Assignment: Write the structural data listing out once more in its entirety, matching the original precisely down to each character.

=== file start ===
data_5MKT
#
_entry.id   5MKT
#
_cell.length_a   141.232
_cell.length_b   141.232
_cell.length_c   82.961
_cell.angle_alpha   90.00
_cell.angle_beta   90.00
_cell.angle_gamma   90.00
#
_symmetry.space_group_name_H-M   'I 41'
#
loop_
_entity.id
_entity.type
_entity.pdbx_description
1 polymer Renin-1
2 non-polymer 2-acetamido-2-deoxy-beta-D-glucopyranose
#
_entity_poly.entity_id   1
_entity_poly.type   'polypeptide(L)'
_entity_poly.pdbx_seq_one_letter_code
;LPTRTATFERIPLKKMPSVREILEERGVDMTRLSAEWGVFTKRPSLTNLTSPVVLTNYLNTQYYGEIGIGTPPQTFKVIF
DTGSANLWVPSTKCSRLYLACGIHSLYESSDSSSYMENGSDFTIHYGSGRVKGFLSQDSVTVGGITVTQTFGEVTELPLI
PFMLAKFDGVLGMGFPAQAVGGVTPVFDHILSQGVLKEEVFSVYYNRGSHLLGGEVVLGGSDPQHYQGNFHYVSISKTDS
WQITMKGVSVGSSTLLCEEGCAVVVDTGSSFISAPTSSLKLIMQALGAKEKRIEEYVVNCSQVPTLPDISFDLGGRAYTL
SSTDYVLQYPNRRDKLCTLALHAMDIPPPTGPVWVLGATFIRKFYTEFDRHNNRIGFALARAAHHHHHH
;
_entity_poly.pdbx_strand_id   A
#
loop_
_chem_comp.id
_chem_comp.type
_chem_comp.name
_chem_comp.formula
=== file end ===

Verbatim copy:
data_5MKT
#
_entry.id   5MKT
#
_cell.length_a   141.232
_cell.length_b   141.232
_cell.length_c   82.961
_cell.angle_alpha   90.00
_cell.angle_beta   90.00
_cell.angle_gamma   90.00
#
_symmetry.space_group_name_H-M   'I 41'
#
loop_
_entity.id
_entity.type
_entity.pdbx_description
1 polymer Renin-1
2 non-polymer 2-acetamido-2-deoxy-beta-D-glucopyranose
#
_entity_poly.entity_id   1
_entity_poly.type   'polypeptide(L)'
_entity_poly.pdbx_seq_one_letter_code
;LPTRTATFERIPLKKMPSVREILEERGVDMTRLSAEWGVFTKRPSLTNLTSPVVLTNYLNTQYYGEIGIGTPPQTFKVIF
DTGSANLWVPSTKCSRLYLACGIHSLYESSDSSSYMENGSDFTIHYGSGRVKGFLSQDSVTVGGITVTQTFGEVTELPLI
PFMLAKFDGVLGMGFPAQAVGGVTPVFDHILSQGVLKEEVFSVYYNRGSHLLGGEVVLGGSDPQHYQGNFHYVSISKTDS
WQITMKGVSVGSSTLLCEEGCAVVVDTGSSFISAPTSSLKLIMQALGAKEKRIEEYVVNCSQVPTLPDISFDLGGRAYTL
SSTDYVLQYPNRRDKLCTLALHAMDIPPPTGPVWVLGATFIRKFYTEFDRHNNRIGFALARAAHHHHHH
;
_entity_poly.pdbx_strand_id   A
#
loop_
_chem_comp.id
_chem_comp.type
_chem_comp.name
_chem_comp.formula